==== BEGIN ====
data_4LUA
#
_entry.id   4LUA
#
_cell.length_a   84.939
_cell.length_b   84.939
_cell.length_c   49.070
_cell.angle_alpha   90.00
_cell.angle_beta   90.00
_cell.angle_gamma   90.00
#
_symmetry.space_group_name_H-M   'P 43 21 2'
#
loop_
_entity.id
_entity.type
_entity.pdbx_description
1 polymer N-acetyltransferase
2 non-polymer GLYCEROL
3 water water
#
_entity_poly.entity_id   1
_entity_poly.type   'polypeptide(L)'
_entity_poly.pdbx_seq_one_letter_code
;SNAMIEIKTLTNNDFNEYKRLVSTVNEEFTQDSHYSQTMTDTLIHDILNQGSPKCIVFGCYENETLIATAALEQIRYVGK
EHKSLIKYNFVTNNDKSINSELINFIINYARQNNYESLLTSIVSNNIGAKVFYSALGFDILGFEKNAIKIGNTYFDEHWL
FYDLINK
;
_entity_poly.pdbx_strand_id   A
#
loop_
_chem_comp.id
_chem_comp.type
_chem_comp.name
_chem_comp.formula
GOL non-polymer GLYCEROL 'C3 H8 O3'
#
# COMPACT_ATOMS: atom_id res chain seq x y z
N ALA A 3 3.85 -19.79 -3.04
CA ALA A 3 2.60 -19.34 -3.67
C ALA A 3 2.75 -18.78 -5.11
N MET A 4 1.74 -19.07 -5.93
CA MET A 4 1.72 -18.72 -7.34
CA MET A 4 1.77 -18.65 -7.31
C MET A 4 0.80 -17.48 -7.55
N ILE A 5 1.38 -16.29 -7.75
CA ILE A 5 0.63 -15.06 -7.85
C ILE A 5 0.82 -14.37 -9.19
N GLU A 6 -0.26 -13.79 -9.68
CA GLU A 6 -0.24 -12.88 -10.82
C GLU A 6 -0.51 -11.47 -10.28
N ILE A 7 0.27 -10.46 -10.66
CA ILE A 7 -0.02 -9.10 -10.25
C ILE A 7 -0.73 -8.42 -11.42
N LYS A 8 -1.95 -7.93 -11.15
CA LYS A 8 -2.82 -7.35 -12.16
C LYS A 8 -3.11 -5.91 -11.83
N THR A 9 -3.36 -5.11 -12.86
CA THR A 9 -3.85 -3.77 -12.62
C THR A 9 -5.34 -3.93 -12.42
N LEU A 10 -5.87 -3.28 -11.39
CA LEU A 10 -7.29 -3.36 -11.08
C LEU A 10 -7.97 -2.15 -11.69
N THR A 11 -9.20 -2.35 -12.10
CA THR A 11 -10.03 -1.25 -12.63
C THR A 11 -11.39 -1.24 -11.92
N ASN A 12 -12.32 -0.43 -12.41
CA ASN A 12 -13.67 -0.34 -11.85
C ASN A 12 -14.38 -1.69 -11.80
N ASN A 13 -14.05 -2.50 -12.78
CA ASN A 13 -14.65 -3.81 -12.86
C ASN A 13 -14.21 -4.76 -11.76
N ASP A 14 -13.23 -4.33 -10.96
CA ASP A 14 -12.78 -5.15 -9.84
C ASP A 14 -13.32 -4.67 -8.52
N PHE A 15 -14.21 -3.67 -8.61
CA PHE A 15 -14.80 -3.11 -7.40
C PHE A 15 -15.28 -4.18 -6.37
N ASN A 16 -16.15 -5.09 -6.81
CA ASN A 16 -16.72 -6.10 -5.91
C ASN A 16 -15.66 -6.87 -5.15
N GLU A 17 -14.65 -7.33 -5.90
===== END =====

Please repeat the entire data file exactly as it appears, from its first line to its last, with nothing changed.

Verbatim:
data_4LUA
#
_entry.id   4LUA
#
_cell.length_a   84.939
_cell.length_b   84.939
_cell.length_c   49.070
_cell.angle_alpha   90.00
_cell.angle_beta   90.00
_cell.angle_gamma   90.00
#
_symmetry.space_group_name_H-M   'P 43 21 2'
#
loop_
_entity.id
_entity.type
_entity.pdbx_description
1 polymer N-acetyltransferase
2 non-polymer GLYCEROL
3 water water
#
_entity_poly.entity_id   1
_entity_poly.type   'polypeptide(L)'
_entity_poly.pdbx_seq_one_letter_code
;SNAMIEIKTLTNNDFNEYKRLVSTVNEEFTQDSHYSQTMTDTLIHDILNQGSPKCIVFGCYENETLIATAALEQIRYVGK
EHKSLIKYNFVTNNDKSINSELINFIINYARQNNYESLLTSIVSNNIGAKVFYSALGFDILGFEKNAIKIGNTYFDEHWL
FYDLINK
;
_entity_poly.pdbx_strand_id   A
#
loop_
_chem_comp.id
_chem_comp.type
_chem_comp.name
_chem_comp.formula
GOL non-polymer GLYCEROL 'C3 H8 O3'
#
# COMPACT_ATOMS: atom_id res chain seq x y z
N ALA A 3 3.85 -19.79 -3.04
CA ALA A 3 2.60 -19.34 -3.67
C ALA A 3 2.75 -18.78 -5.11
N MET A 4 1.74 -19.07 -5.93
CA MET A 4 1.72 -18.72 -7.34
CA MET A 4 1.77 -18.65 -7.31
C MET A 4 0.80 -17.48 -7.55
N ILE A 5 1.38 -16.29 -7.75
CA ILE A 5 0.63 -15.06 -7.85
C ILE A 5 0.82 -14.37 -9.19
N GLU A 6 -0.26 -13.79 -9.68
CA GLU A 6 -0.24 -12.88 -10.82
C GLU A 6 -0.51 -11.47 -10.28
N ILE A 7 0.27 -10.46 -10.66
CA ILE A 7 -0.02 -9.10 -10.25
C ILE A 7 -0.73 -8.42 -11.42
N LYS A 8 -1.95 -7.93 -11.15
CA LYS A 8 -2.82 -7.35 -12.16
C LYS A 8 -3.11 -5.91 -11.83
N THR A 9 -3.36 -5.11 -12.86
CA THR A 9 -3.85 -3.77 -12.62
C THR A 9 -5.34 -3.93 -12.42
N LEU A 10 -5.87 -3.28 -11.39
CA LEU A 10 -7.29 -3.36 -11.08
C LEU A 10 -7.97 -2.15 -11.69
N THR A 11 -9.20 -2.35 -12.10
CA THR A 11 -10.03 -1.25 -12.63
C THR A 11 -11.39 -1.24 -11.92
N ASN A 12 -12.32 -0.43 -12.41
CA ASN A 12 -13.67 -0.34 -11.85
C ASN A 12 -14.38 -1.69 -11.80
N ASN A 13 -14.05 -2.50 -12.78
CA ASN A 13 -14.65 -3.81 -12.86
C ASN A 13 -14.21 -4.76 -11.76
N ASP A 14 -13.23 -4.33 -10.96
CA ASP A 14 -12.78 -5.15 -9.84
C ASP A 14 -13.32 -4.67 -8.52
N PHE A 15 -14.21 -3.67 -8.61
CA PHE A 15 -14.80 -3.11 -7.40
C PHE A 15 -15.28 -4.18 -6.37
N ASN A 16 -16.15 -5.09 -6.81
CA ASN A 16 -16.72 -6.10 -5.91
C ASN A 16 -15.66 -6.87 -5.15
N GLU A 17 -14.65 -7.33 -5.90